Cyber security in local government

Local government is not unique in facing increasing cyber security risks, but as local government’s operations become increasingly digital, the need to protect the personal and sensitive information of communities, staff and stakeholders is now a top priority. The latest cyber incident events in 2022 have confirmed the need to apply critical thinking towards the cyber security resilience of local government. 

We examine why and how local government can focus on building robustness into cyber security governance and take a holistic approach to mitigating cyber risks and exposure to ultimately achieving cyber security resilience.

The local government landscape

Australian government organisations are constantly targeted in cyber attacks aimed at obtaining information and disrupting essential services. According to a recent survey, the Australian Cyber Security Centre (ACSC) received over 76,000 reports of cyber security incidents in 2021-22, an increase of nearly 13 percent from the previous year1.

Local governments hold significant amounts of sensitive and valuable data about their community and staff that must be held securely. Greater digitisation of local government services, particularly in light of the need to respond rapidly to the COVID-19 pandemic, has further heightened the volume, breadth and sensitivity of public data that local governments hold. Coupled with the current local cyber threat environment it is clear that further measures need to be taken.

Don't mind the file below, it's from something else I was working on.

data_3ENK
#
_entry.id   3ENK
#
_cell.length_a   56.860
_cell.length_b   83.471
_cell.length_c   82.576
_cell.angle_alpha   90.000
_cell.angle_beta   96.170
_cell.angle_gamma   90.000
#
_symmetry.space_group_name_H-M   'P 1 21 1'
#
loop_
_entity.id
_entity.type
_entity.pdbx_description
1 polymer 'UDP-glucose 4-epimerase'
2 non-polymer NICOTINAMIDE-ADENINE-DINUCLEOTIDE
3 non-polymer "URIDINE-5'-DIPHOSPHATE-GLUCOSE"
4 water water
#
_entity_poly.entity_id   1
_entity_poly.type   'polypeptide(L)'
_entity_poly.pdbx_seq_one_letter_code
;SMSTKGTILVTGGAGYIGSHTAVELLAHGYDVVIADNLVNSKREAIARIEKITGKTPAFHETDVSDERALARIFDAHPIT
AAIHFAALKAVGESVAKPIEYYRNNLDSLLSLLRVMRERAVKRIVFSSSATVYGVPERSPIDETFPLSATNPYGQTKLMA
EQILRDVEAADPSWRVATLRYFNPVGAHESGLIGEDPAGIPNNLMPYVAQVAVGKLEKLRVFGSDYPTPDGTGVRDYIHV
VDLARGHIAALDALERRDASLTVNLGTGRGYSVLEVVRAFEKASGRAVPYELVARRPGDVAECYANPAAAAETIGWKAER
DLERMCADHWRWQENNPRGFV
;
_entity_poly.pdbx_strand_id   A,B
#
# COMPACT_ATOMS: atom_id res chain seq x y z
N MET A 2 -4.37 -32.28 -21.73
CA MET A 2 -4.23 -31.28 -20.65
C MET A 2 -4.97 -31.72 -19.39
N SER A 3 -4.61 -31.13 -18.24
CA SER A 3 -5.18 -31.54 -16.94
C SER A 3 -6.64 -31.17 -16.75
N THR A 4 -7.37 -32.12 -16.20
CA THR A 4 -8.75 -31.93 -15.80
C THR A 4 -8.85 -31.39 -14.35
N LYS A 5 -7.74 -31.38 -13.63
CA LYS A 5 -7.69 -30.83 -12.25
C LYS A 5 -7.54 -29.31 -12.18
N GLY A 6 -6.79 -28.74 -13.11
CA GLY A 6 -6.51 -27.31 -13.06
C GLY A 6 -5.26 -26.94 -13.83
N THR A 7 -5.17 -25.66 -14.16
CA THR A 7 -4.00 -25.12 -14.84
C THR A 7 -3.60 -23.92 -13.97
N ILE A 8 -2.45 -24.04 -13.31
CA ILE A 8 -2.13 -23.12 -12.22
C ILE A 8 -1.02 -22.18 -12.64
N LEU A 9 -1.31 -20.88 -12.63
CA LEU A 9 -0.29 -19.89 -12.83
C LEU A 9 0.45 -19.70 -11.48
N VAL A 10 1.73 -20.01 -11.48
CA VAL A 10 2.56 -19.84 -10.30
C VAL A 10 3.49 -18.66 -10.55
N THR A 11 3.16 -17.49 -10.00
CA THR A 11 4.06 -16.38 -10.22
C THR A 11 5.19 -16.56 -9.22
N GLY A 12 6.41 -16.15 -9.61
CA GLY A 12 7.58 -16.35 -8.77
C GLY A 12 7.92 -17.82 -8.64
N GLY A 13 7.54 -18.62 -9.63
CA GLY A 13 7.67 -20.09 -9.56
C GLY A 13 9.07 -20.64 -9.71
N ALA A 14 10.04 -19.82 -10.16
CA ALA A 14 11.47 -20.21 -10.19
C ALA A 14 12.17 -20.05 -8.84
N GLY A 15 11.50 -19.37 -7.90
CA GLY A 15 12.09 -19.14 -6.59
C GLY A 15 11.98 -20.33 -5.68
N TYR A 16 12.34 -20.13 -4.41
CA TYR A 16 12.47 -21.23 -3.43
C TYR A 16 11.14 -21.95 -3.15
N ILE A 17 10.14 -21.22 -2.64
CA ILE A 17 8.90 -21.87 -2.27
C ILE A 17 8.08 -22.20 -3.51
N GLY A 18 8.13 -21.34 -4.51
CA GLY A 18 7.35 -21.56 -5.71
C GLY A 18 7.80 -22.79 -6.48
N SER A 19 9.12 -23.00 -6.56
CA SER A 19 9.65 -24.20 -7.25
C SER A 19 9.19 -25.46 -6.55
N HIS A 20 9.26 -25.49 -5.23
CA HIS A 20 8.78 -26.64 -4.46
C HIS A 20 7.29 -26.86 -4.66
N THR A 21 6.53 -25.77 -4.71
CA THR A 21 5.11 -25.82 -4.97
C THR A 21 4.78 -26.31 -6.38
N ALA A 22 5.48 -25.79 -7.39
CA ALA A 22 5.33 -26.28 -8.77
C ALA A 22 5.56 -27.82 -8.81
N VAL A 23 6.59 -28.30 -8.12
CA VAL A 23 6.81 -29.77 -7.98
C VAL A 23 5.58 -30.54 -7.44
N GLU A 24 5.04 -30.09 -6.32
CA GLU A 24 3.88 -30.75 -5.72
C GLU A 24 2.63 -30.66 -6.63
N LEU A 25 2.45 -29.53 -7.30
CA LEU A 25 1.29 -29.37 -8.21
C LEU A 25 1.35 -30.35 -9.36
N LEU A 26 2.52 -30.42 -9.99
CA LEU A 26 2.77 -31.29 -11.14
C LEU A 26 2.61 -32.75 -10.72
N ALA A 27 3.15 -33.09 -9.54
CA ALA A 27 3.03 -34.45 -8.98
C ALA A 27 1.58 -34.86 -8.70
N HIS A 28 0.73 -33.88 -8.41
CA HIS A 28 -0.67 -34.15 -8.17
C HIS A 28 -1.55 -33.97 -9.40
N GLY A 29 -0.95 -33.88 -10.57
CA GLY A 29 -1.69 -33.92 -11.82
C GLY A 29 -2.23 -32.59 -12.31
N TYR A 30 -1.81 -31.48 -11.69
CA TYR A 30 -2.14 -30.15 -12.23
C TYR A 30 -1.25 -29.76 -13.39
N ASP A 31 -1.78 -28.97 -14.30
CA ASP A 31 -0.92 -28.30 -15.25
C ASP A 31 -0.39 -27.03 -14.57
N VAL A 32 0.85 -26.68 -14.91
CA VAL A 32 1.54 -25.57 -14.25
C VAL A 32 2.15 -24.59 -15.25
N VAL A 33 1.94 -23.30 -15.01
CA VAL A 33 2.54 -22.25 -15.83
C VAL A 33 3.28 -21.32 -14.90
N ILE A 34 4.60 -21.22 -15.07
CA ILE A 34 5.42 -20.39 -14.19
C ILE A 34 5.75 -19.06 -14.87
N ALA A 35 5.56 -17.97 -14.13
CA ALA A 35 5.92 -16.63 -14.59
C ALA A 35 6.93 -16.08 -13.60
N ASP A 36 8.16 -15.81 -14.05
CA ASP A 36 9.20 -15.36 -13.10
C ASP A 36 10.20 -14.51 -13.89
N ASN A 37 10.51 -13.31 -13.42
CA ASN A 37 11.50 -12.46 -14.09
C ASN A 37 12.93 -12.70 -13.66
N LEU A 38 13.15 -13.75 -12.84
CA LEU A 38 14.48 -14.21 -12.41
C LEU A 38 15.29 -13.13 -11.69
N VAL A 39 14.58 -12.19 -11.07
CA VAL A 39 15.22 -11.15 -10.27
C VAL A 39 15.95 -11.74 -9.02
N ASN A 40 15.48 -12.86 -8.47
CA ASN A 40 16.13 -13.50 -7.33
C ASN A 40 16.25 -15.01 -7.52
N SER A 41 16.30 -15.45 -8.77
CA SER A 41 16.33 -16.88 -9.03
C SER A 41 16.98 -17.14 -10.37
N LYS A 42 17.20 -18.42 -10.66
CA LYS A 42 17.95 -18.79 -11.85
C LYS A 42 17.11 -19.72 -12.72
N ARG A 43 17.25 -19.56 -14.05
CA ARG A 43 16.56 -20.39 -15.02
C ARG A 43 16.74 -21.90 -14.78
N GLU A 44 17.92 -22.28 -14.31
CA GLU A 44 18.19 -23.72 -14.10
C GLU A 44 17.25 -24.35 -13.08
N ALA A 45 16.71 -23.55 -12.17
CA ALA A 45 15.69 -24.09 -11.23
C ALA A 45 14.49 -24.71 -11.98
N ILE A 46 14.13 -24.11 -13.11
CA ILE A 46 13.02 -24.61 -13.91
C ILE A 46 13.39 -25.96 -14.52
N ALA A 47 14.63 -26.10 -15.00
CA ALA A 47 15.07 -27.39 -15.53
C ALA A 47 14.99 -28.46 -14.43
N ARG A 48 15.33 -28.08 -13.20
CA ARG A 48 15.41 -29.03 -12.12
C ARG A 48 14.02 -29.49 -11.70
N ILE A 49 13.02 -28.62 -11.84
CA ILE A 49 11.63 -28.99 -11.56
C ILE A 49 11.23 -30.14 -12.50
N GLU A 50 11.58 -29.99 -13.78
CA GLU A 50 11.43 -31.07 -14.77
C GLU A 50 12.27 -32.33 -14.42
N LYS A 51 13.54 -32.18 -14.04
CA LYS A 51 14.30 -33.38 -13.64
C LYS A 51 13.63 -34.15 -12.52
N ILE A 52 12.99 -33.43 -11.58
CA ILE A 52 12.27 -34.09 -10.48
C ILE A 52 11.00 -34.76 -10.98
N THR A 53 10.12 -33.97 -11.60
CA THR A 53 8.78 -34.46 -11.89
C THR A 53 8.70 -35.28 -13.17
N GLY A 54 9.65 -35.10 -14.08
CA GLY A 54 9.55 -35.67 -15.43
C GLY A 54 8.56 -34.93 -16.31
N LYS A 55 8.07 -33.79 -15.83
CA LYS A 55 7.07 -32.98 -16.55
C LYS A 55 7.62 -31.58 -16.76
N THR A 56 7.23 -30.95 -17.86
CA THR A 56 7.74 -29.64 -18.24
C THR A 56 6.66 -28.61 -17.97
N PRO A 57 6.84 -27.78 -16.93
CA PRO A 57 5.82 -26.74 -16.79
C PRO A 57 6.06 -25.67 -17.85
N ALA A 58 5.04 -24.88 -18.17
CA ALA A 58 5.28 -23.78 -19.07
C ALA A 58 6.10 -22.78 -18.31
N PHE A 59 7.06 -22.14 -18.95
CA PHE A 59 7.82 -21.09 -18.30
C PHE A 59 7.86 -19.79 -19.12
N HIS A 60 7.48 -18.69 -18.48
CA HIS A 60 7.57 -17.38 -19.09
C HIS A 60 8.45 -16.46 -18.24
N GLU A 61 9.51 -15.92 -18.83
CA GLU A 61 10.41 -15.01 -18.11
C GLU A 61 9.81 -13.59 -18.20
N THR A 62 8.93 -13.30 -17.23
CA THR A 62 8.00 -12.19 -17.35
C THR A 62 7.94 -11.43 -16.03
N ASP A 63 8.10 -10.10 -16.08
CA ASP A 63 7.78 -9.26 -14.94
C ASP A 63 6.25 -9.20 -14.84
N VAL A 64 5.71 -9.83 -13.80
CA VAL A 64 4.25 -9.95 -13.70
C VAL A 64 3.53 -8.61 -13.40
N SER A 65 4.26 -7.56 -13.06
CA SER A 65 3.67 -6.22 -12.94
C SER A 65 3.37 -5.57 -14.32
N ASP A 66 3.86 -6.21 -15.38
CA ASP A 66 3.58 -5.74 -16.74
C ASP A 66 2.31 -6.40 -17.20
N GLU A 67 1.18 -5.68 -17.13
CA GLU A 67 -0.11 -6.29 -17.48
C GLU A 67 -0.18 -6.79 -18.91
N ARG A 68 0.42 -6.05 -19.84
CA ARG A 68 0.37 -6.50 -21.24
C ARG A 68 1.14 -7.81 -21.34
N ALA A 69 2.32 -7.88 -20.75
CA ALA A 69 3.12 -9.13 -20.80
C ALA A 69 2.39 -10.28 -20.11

It is of utmost importance to local governments that their data management systems respect and protect the privacy of their community and staff. A combination of rapid digitalisation, budget constraints and limited in-house capability has created cyber gaps which can increase the risk of theft of community information or disruption to essential services. This creates reputational and financial risks for local governments and most importantly operational disruption risks that can affect the lives of citizens.